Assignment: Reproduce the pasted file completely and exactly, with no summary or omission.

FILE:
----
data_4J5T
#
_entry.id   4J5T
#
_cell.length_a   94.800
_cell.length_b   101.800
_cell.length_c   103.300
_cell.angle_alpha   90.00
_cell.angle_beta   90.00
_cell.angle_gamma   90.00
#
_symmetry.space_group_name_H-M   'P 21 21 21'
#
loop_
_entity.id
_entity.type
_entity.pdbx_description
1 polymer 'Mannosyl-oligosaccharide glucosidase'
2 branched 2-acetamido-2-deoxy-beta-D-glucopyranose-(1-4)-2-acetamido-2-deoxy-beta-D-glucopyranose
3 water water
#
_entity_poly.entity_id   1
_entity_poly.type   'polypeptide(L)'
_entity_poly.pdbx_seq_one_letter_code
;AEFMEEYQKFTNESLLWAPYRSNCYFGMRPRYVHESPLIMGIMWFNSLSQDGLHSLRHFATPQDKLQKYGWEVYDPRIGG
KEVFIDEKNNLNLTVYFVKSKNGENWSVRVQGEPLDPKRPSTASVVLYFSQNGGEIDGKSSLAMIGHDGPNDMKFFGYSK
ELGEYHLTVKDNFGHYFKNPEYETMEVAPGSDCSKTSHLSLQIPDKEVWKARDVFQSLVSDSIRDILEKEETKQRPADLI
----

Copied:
data_4J5T
#
_entry.id   4J5T
#
_cell.length_a   94.800
_cell.length_b   101.800
_cell.length_c   103.300
_cell.angle_alpha   90.00
_cell.angle_beta   90.00
_cell.angle_gamma   90.00
#
_symmetry.space_group_name_H-M   'P 21 21 21'
#
loop_
_entity.id
_entity.type
_entity.pdbx_description
1 polymer 'Mannosyl-oligosaccharide glucosidase'
2 branched 2-acetamido-2-deoxy-beta-D-glucopyranose-(1-4)-2-acetamido-2-deoxy-beta-D-glucopyranose
3 water water
#
_entity_poly.entity_id   1
_entity_poly.type   'polypeptide(L)'
_entity_poly.pdbx_seq_one_letter_code
;AEFMEEYQKFTNESLLWAPYRSNCYFGMRPRYVHESPLIMGIMWFNSLSQDGLHSLRHFATPQDKLQKYGWEVYDPRIGG
KEVFIDEKNNLNLTVYFVKSKNGENWSVRVQGEPLDPKRPSTASVVLYFSQNGGEIDGKSSLAMIGHDGPNDMKFFGYSK
ELGEYHLTVKDNFGHYFKNPEYETMEVAPGSDCSKTSHLSLQIPDKEVWKARDVFQSLVSDSIRDILEKEETKQRPADLI